While 476 CE is the traditionally accepted date for the end of the Western Roman Empire, that entity did continue on under the rule of Odoacer who, officially anyway, was simply ruling in place of the deposed emperor Julius Nepos (who had been deposed by the general Orestes who had placed his son, Romulus Augustulus, on the throne). Therefore, there are still other historians and scholars who date the end of the Roman Empire to the assassination of Julius Nepos in 480 CE. After Nepos' death, Odoacer annexed the region of Dalmatia to his own lands which concerned the emperor of the eastern part of the empire, Zeno, by whose authority Odoacer had been allowed to rule. In Zeno's view, Odoacer was acting with too much independent authority and was beginning to pose a significant threat.
His suspicions were confirmed when Odoacer was found to be backing Zeno's rival, the general Illus, in a revolt. Zeno employed the Gothic leader Theodosius to defeat Illus but then Theodosius turned his formidable army on Zeno and Constantinople. Halsall writes, "the Goths theatened Constantinople and ravaged the Balkans but could not take the capital, whilst Zeno, secure behind the city 's famous triple line of walls, was unlikely to drive the latter completely from his territories. A solution was required, agreeable to both parties, and found: for Theodoric's Ostrogoths to move to Italy and dispose of the `tyrant' Odoacer" (287). Theodoric invaded Italy at the head of his army in 488 CE and battled the forces of Odoacer across the region for the next four years. A compromise was finally brokered by John, Bishop of Ravenna, by which Odoacer and Theodoric would jointly rule but, at the feast to celebrate the end of hostilities in 493 CE, Theodoric assassinated Odoacer and claimed the kingship for himself. From Odoacer to Theodoric and onwards, the Western Roman Empire became the Kingdom of Italy, fully under the control of Germanic or Frankish rulers.

Central Europe 5th century CE


As Christianity had been legitimized and spread under Roman rule, there were many Christians who refused to let the Roman Empire die so easily. Charlemagne of the Franks was proclaimed Western Roman Emperor in 800 CE by Pope Leo III and entrusted with the charge of protecting and perpetuating the Christian message. Many tales and poems, including the famous Chanson de Roland (the Song of Roland), were written praising Charlemagne and his knights for their chivalrous adventures defending Christian values. This Christian empire claimed to be the direct descendant of the old Roman Empire only championing the cause of Christ instead of that of an individual emperor.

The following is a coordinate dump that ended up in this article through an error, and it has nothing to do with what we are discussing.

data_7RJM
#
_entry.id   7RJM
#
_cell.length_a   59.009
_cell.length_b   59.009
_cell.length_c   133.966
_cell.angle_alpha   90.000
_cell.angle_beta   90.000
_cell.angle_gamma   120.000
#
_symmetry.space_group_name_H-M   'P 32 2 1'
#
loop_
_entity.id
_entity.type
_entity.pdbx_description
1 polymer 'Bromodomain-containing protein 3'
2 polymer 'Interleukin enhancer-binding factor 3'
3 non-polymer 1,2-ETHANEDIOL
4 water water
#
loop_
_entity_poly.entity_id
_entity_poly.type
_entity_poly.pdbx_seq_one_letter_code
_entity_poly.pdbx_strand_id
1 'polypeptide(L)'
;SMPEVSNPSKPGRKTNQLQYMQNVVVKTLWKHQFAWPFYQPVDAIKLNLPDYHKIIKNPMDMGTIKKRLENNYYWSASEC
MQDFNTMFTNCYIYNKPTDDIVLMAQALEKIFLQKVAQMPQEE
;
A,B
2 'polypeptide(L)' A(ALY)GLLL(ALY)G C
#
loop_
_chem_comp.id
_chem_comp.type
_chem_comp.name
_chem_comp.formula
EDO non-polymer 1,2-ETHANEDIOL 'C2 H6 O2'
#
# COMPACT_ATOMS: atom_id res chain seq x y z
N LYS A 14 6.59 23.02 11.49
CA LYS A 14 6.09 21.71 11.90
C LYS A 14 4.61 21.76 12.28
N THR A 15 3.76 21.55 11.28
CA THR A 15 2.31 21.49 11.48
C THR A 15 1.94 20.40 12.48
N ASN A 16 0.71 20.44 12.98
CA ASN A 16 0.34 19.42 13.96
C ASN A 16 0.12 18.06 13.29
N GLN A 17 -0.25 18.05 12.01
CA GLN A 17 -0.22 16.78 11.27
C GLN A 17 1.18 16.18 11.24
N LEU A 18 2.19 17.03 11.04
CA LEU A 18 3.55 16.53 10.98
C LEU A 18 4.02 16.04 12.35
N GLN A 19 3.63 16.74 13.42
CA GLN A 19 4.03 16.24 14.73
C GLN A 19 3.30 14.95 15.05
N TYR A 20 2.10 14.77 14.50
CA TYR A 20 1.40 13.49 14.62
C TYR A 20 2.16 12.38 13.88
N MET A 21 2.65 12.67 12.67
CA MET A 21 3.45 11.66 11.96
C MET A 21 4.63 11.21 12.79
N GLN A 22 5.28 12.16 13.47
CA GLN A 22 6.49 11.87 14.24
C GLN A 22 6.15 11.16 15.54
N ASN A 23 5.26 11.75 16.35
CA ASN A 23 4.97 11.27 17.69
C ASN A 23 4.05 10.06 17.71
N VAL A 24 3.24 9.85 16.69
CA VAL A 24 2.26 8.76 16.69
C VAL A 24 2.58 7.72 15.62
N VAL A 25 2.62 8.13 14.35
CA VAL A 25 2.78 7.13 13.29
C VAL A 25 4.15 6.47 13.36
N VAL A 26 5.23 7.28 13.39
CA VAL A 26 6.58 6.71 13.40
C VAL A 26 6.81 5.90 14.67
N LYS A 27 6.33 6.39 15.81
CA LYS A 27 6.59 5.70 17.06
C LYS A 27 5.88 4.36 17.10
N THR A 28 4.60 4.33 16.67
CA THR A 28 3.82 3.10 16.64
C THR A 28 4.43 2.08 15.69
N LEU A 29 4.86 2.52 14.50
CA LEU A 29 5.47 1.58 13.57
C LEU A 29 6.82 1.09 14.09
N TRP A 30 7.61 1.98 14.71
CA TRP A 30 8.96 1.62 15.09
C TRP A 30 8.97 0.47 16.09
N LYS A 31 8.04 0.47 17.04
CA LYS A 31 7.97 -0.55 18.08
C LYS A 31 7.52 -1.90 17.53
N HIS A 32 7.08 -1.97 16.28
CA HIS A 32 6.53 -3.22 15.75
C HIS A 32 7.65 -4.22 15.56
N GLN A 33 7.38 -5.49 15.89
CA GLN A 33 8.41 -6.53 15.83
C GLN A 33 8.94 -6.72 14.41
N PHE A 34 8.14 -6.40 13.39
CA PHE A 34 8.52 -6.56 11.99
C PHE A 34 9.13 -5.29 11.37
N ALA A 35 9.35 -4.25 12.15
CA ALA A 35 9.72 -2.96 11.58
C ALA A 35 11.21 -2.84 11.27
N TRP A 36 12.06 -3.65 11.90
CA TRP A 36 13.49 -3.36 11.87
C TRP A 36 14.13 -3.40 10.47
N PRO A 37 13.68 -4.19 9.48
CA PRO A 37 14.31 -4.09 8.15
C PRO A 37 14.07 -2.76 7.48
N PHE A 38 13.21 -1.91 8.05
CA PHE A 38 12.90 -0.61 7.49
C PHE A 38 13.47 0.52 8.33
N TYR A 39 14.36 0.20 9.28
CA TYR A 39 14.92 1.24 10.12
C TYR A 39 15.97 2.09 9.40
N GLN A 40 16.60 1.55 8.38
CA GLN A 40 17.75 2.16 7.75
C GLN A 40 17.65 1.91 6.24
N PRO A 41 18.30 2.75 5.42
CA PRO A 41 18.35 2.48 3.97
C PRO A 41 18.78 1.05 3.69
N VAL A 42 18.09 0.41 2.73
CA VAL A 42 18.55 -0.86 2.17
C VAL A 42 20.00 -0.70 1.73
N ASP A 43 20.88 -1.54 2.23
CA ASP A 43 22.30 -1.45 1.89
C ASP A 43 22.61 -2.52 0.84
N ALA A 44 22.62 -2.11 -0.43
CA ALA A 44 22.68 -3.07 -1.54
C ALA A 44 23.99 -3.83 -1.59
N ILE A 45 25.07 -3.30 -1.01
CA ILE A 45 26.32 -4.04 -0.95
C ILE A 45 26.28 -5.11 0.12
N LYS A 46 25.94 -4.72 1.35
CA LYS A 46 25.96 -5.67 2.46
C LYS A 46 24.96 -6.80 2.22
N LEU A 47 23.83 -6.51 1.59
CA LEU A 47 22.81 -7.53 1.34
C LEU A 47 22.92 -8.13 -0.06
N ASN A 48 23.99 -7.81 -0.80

The official beginning of the new empire, however, dates from 962 CE when Otto I of Germany was crowned King of Germany and proclaimed his realm The Holy Roman Empire of Germany. Otto I continued the policies of maintaining a Christian nation following Charlemagne's example. The Holy Roman Empire continued to see itself in this role as an entity championing truth until, through a slow decline involving political intrigue, almost incessant war and constant internal strife, it was dissolved in 1806 CE following defeat by Napoleon Bonaparte. The famous French writer, Voltaire, is quoted as saying in 1756 CE, “This agglomeration which was called and which still calls itself the Holy Roman Empire was neither holy, nor Roman, nor an Empire” and historians since Voltaire have agreed. The Holy Roman Empire was so in name only and after the last mperor, Francis II, abdicated the throne, Napoleon disassembled the existing political structure which supported said name and the territory came under French control through the Confederation of the Rhine.